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© Research
Publication : Journal of bacteriology

Lactococcus lactis ZitR is a zinc-responsive repressor active in the presence of low, nontoxic zinc concentrations in vivo

Scientific Fields
Diseases
Organisms
Applications
Technique

Published in Journal of bacteriology - 11 Feb 2011

Llull D, Son O, Blanié S, Briffotaux J, Morello E, Rogniaux H, Danot O, Poquet I

Link to Pubmed [PMID] – 21317326

J. Bacteriol. 2011 Apr;193(8):1919-29

In the family Streptococcaceae, the genes encoding zinc ABC uptake systems (called zit or adc) are regulated by a coencoded MarR family member (i.e., ZitR or AdcR), whereas in the great majority of bacteria, these genes are regulated by Zur, the Fur-like zinc-responsive repressor. We studied the zit operon from Lactococcus lactis and its regulation in response to Zn(II) in vivo. zit transcription is repressed by Zn(II) in a wide concentration range starting from nontoxic micromolar levels and is derepressed at nanomolar concentrations. The level of zit promoter downregulation by environmental Zn(II) is correlated with the intracellular zinc content. The helix-turn-helix domain of ZitR is required for downregulation. In vitro, the purified protein is a dimer that complexes up to two zinc ligands per monomer and specifically binds two intact palindromic operator sites overlapping the -35 and -10 boxes of the zit promoter. DNA binding is abolished by the chelator EDTA or TPEN and fully restored by Zn(II) addition, indicating that the active repressor complexes Zn(II) with high affinity. These results suggest that derepression under starvation conditions could be an essential emergency mechanism for preserving Zn(II) homeostasis by uptake; under Zn(II)-replete conditions, the function of ZitR repression could be to help save energy rather than to avoid Zn(II) toxicity. The characterization of a MarR family zinc-responsive repressor in this report gives insight into the way Streptococcaceae efficiently adapt to Zn(II) fluctuations in their diverse ecological niches.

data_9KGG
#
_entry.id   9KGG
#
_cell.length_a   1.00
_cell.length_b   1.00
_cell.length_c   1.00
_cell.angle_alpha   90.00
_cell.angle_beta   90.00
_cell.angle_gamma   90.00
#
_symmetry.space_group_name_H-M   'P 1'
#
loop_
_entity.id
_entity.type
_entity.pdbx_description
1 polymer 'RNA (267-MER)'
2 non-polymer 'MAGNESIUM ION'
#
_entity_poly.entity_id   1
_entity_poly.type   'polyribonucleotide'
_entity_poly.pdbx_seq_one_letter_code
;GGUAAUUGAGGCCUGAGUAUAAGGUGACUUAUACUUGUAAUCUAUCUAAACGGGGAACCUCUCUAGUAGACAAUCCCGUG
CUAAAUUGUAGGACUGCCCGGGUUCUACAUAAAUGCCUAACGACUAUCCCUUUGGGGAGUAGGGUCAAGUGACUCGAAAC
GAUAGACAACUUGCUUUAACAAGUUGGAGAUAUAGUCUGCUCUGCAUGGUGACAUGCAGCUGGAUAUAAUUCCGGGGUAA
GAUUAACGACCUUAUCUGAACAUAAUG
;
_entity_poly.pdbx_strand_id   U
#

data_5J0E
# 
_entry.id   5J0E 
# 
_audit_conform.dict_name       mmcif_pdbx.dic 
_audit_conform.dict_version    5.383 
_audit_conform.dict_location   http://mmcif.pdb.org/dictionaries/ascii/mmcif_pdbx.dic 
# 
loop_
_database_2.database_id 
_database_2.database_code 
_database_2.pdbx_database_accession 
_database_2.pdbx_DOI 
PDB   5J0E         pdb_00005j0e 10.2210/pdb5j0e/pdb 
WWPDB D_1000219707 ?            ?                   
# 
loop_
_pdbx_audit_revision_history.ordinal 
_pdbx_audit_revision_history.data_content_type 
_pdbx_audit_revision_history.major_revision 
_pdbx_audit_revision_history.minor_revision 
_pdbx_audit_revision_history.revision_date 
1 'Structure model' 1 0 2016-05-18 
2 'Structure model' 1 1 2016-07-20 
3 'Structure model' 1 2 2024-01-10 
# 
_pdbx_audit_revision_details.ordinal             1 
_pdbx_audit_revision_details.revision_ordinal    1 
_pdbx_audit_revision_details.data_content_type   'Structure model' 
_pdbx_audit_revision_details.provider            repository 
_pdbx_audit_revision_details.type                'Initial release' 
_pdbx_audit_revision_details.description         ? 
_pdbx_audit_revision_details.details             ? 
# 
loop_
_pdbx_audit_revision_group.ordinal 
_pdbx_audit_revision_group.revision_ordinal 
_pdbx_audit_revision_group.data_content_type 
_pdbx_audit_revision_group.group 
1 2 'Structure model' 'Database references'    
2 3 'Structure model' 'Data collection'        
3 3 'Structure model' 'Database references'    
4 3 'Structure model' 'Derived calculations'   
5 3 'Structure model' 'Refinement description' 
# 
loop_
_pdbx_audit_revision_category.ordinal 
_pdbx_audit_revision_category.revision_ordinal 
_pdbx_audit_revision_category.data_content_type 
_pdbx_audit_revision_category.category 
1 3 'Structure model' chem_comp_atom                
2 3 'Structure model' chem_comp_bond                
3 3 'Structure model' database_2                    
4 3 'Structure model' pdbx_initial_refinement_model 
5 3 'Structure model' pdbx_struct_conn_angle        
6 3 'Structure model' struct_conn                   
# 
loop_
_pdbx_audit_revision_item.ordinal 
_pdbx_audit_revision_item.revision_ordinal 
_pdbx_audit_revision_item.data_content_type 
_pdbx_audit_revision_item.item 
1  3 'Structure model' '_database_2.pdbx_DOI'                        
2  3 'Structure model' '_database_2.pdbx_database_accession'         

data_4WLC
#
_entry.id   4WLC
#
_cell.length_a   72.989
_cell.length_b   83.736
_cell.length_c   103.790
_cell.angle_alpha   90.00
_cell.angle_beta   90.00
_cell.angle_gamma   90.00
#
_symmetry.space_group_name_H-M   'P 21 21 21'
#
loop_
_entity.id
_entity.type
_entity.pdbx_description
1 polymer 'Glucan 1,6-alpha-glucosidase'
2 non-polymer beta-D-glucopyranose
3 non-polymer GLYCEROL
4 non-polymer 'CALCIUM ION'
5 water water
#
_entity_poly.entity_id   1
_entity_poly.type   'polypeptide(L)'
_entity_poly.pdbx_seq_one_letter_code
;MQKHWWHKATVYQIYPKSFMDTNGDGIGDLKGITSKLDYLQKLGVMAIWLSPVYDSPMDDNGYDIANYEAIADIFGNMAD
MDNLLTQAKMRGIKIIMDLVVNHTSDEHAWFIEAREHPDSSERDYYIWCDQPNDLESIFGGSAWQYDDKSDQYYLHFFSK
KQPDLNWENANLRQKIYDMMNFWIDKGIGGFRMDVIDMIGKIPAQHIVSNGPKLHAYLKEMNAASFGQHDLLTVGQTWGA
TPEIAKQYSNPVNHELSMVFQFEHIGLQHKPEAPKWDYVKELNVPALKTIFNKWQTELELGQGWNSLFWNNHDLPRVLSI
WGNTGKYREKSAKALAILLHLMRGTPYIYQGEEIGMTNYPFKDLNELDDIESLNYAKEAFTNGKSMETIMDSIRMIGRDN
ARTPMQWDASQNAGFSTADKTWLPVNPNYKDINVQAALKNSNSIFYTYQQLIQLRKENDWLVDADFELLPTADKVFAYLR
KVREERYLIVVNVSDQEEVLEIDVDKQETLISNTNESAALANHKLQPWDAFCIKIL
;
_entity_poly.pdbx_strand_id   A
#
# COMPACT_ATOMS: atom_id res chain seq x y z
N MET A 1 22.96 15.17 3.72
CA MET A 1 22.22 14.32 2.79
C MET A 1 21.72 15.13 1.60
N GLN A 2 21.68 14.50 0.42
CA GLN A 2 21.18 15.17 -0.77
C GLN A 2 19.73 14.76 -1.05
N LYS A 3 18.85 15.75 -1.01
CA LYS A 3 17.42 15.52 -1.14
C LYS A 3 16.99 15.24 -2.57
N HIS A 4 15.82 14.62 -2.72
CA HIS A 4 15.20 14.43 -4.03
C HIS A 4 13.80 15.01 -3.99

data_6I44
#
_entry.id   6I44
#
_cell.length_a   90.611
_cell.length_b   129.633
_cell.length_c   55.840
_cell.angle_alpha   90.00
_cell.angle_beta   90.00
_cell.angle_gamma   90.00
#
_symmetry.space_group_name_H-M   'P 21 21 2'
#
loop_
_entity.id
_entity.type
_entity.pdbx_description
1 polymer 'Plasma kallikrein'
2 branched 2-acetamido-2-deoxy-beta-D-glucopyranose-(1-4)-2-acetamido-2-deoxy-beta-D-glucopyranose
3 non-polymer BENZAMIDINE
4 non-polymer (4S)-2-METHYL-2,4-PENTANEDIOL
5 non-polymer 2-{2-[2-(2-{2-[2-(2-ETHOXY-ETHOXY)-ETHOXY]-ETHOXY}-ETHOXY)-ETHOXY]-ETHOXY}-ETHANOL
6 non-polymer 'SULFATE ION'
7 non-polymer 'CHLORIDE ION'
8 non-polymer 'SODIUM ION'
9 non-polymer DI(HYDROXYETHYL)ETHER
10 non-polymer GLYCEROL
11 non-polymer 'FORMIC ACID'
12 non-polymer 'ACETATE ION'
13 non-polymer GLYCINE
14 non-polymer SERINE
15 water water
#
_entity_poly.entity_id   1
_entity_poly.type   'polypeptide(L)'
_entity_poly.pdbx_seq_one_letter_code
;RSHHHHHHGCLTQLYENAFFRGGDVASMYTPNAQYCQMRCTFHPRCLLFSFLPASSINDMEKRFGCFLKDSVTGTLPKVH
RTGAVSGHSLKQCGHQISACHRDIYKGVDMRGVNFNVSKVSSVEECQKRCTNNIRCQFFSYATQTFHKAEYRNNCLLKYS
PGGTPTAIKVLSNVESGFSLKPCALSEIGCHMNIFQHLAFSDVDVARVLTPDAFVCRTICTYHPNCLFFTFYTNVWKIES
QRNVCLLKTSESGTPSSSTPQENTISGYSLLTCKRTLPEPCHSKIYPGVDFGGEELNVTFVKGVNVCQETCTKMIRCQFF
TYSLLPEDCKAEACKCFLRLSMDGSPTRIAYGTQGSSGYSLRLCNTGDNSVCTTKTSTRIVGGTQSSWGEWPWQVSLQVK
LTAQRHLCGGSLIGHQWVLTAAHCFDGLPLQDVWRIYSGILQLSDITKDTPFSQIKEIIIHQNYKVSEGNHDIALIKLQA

http://www.ncbi.nlm.nih.gov/pubmed/21317326